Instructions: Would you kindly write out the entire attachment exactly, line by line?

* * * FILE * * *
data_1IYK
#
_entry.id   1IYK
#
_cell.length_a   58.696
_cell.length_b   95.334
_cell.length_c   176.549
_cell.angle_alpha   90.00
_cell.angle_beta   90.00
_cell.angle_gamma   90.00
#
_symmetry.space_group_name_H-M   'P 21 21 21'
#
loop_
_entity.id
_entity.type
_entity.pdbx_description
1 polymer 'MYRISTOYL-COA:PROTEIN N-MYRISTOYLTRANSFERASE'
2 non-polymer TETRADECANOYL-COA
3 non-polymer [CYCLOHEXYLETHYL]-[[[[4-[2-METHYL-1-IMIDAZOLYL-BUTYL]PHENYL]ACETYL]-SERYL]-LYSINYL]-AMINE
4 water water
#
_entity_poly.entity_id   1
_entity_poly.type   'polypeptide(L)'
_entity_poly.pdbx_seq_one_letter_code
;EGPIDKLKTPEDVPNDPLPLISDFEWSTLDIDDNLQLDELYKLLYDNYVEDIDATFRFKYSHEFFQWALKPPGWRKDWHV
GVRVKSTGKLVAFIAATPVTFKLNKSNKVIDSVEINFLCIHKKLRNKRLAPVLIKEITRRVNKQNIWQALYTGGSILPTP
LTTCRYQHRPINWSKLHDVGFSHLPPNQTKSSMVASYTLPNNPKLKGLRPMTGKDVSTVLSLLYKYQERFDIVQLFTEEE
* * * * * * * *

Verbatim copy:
data_1IYK
#
_entry.id   1IYK
#
_cell.length_a   58.696
_cell.length_b   95.334
_cell.length_c   176.549
_cell.angle_alpha   90.00
_cell.angle_beta   90.00
_cell.angle_gamma   90.00
#
_symmetry.space_group_name_H-M   'P 21 21 21'
#
loop_
_entity.id
_entity.type
_entity.pdbx_description
1 polymer 'MYRISTOYL-COA:PROTEIN N-MYRISTOYLTRANSFERASE'
2 non-polymer TETRADECANOYL-COA
3 non-polymer [CYCLOHEXYLETHYL]-[[[[4-[2-METHYL-1-IMIDAZOLYL-BUTYL]PHENYL]ACETYL]-SERYL]-LYSINYL]-AMINE
4 water water
#
_entity_poly.entity_id   1
_entity_poly.type   'polypeptide(L)'
_entity_poly.pdbx_seq_one_letter_code
;EGPIDKLKTPEDVPNDPLPLISDFEWSTLDIDDNLQLDELYKLLYDNYVEDIDATFRFKYSHEFFQWALKPPGWRKDWHV
GVRVKSTGKLVAFIAATPVTFKLNKSNKVIDSVEINFLCIHKKLRNKRLAPVLIKEITRRVNKQNIWQALYTGGSILPTP
LTTCRYQHRPINWSKLHDVGFSHLPPNQTKSSMVASYTLPNNPKLKGLRPMTGKDVSTVLSLLYKYQERFDIVQLFTEEE